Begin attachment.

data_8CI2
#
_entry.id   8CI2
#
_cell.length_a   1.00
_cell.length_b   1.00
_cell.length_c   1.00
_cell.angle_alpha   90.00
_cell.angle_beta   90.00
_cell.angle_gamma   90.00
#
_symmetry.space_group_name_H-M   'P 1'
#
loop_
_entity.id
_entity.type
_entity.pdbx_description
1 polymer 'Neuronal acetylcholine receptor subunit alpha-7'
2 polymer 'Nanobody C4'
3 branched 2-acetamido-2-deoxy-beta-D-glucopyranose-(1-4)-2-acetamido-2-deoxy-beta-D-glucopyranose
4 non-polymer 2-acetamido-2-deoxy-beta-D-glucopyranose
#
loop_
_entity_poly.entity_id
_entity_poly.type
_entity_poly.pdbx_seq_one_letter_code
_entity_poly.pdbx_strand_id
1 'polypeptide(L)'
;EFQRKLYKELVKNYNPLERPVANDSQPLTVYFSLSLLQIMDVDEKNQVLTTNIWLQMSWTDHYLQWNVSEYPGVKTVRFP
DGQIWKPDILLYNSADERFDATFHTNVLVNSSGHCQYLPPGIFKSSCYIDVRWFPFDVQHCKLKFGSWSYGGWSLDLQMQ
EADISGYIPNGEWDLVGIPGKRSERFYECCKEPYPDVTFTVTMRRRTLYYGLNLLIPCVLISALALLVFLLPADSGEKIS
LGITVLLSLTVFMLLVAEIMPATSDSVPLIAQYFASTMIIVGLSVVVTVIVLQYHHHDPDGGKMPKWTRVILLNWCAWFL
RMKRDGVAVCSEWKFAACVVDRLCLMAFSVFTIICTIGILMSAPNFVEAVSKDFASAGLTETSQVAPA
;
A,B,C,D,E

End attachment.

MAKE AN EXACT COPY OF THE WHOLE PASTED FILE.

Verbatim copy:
data_8CI2
#
_entry.id   8CI2
#
_cell.length_a   1.00
_cell.length_b   1.00
_cell.length_c   1.00
_cell.angle_alpha   90.00
_cell.angle_beta   90.00
_cell.angle_gamma   90.00
#
_symmetry.space_group_name_H-M   'P 1'
#
loop_
_entity.id
_entity.type
_entity.pdbx_description
1 polymer 'Neuronal acetylcholine receptor subunit alpha-7'
2 polymer 'Nanobody C4'
3 branched 2-acetamido-2-deoxy-beta-D-glucopyranose-(1-4)-2-acetamido-2-deoxy-beta-D-glucopyranose
4 non-polymer 2-acetamido-2-deoxy-beta-D-glucopyranose
#
loop_
_entity_poly.entity_id
_entity_poly.type
_entity_poly.pdbx_seq_one_letter_code
_entity_poly.pdbx_strand_id
1 'polypeptide(L)'
;EFQRKLYKELVKNYNPLERPVANDSQPLTVYFSLSLLQIMDVDEKNQVLTTNIWLQMSWTDHYLQWNVSEYPGVKTVRFP
DGQIWKPDILLYNSADERFDATFHTNVLVNSSGHCQYLPPGIFKSSCYIDVRWFPFDVQHCKLKFGSWSYGGWSLDLQMQ
EADISGYIPNGEWDLVGIPGKRSERFYECCKEPYPDVTFTVTMRRRTLYYGLNLLIPCVLISALALLVFLLPADSGEKIS
LGITVLLSLTVFMLLVAEIMPATSDSVPLIAQYFASTMIIVGLSVVVTVIVLQYHHHDPDGGKMPKWTRVILLNWCAWFL
RMKRDGVAVCSEWKFAACVVDRLCLMAFSVFTIICTIGILMSAPNFVEAVSKDFASAGLTETSQVAPA
;
A,B,C,D,E